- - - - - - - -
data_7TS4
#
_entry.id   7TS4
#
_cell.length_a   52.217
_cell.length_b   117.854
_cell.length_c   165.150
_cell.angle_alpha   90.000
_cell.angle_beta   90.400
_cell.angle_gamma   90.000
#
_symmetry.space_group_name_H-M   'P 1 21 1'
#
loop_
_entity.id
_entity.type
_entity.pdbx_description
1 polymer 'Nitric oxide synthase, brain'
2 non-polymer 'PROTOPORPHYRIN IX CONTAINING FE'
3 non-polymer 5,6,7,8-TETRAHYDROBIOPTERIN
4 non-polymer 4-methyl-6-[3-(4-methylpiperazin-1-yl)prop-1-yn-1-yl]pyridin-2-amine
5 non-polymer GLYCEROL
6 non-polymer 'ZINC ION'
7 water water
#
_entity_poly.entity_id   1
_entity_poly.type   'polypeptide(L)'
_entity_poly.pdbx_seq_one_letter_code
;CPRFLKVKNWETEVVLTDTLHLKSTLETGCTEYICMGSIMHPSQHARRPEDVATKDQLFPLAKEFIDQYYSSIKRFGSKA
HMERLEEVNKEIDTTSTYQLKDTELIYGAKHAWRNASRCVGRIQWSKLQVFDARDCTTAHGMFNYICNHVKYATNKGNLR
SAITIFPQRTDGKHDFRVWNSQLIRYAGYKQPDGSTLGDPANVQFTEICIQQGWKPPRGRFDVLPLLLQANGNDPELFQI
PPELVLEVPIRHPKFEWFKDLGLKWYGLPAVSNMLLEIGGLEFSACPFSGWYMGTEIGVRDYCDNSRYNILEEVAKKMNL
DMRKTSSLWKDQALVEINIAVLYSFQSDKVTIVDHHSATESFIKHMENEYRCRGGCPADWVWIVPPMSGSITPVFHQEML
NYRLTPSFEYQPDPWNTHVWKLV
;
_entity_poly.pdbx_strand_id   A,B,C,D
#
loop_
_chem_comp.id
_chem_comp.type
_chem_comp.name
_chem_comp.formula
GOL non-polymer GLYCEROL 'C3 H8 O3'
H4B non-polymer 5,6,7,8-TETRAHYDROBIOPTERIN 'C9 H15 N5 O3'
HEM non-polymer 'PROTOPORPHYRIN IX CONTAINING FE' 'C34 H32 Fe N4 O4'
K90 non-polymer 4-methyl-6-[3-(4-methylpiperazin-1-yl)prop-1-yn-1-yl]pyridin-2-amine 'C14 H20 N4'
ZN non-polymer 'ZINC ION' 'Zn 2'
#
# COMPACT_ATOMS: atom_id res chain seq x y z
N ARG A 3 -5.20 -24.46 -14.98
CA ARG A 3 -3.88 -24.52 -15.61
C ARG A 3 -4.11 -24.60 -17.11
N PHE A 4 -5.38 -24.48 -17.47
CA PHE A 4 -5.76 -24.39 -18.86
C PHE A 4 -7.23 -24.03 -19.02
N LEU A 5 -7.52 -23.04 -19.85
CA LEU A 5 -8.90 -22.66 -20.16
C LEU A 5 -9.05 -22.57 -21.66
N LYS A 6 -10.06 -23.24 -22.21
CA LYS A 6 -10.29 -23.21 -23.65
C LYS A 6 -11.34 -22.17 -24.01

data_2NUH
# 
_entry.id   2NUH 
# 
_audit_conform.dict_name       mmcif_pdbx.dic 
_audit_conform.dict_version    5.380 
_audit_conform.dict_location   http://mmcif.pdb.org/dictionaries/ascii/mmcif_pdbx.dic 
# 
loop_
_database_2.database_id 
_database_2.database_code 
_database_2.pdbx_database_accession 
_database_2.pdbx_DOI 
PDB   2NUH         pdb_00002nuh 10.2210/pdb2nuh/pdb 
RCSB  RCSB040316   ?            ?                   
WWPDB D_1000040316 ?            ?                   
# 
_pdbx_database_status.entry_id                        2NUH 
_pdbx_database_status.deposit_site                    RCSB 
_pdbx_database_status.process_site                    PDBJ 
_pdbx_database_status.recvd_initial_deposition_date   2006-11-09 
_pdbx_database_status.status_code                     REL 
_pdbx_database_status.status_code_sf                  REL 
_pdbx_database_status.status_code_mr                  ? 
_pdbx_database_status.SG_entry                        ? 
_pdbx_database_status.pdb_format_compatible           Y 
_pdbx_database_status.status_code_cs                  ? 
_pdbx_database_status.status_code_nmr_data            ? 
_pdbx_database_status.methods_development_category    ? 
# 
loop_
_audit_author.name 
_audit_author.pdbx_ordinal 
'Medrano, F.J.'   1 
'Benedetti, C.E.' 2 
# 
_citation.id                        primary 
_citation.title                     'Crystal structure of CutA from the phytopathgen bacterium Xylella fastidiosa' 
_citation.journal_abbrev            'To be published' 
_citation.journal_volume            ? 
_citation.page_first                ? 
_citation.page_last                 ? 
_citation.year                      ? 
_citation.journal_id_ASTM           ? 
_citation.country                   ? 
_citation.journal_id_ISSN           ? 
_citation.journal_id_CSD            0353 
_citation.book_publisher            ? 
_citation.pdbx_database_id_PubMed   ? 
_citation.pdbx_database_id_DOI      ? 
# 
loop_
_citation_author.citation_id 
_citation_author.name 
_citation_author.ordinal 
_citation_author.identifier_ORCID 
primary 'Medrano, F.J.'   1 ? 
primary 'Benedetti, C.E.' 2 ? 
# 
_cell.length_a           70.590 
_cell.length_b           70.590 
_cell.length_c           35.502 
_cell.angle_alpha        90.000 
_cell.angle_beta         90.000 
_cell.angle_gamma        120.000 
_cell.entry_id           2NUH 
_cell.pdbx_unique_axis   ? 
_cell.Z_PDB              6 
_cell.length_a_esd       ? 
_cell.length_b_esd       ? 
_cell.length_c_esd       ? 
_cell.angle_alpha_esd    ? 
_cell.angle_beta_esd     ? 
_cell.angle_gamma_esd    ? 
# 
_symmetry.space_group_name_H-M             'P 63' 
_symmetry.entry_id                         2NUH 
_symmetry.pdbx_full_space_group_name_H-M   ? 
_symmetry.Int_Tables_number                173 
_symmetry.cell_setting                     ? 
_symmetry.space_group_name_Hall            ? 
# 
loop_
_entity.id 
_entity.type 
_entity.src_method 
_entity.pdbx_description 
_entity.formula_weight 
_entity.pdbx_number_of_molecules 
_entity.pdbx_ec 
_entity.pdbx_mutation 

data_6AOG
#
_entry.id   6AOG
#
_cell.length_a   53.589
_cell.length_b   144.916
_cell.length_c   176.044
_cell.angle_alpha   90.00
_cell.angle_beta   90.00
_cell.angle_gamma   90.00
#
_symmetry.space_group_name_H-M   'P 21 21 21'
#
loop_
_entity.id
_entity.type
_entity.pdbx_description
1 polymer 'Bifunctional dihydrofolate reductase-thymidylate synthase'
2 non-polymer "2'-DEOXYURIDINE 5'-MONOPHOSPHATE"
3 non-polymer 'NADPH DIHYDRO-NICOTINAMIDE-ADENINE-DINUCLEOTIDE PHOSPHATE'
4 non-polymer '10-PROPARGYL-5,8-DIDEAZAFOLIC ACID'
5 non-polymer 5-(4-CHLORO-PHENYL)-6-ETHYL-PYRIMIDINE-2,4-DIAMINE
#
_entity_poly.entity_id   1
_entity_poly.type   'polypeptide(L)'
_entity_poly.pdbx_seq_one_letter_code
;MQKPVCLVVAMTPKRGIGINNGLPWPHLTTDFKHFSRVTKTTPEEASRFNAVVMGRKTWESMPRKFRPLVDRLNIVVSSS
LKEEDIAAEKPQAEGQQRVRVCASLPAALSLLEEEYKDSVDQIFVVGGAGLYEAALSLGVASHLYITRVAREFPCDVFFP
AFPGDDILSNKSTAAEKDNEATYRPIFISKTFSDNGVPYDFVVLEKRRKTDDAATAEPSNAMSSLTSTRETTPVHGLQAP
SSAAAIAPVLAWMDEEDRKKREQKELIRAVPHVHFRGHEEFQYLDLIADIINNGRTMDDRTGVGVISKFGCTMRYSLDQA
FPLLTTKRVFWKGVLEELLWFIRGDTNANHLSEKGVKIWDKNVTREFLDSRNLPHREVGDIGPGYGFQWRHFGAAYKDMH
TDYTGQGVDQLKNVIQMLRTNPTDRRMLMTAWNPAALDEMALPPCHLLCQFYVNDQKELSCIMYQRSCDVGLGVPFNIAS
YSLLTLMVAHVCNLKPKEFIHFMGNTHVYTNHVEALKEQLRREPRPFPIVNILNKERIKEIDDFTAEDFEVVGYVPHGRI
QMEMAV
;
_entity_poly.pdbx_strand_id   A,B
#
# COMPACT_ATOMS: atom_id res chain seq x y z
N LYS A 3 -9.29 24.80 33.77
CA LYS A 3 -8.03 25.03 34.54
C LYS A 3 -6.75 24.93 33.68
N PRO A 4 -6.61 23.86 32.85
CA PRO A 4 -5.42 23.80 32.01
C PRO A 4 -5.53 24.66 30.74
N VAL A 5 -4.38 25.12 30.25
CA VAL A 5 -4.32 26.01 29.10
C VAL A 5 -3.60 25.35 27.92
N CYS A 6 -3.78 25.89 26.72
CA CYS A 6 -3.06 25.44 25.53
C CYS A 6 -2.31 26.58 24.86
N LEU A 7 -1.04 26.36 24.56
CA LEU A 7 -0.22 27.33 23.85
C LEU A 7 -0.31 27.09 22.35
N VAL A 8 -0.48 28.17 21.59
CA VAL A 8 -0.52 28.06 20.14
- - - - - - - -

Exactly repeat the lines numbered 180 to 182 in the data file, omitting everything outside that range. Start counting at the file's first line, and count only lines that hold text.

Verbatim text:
LKEEDIAAEKPQAEGQQRVRVCASLPAALSLLEEEYKDSVDQIFVVGGAGLYEAALSLGVASHLYITRVAREFPCDVFFP
AFPGDDILSNKSTAAEKDNEATYRPIFISKTFSDNGVPYDFVVLEKRRKTDDAATAEPSNAMSSLTSTRETTPVHGLQAP
SSAAAIAPVLAWMDEEDRKKREQKELIRAVPHVHFRGHEEFQYLDLIADIINNGRTMDDRTGVGVISKFGCTMRYSLDQA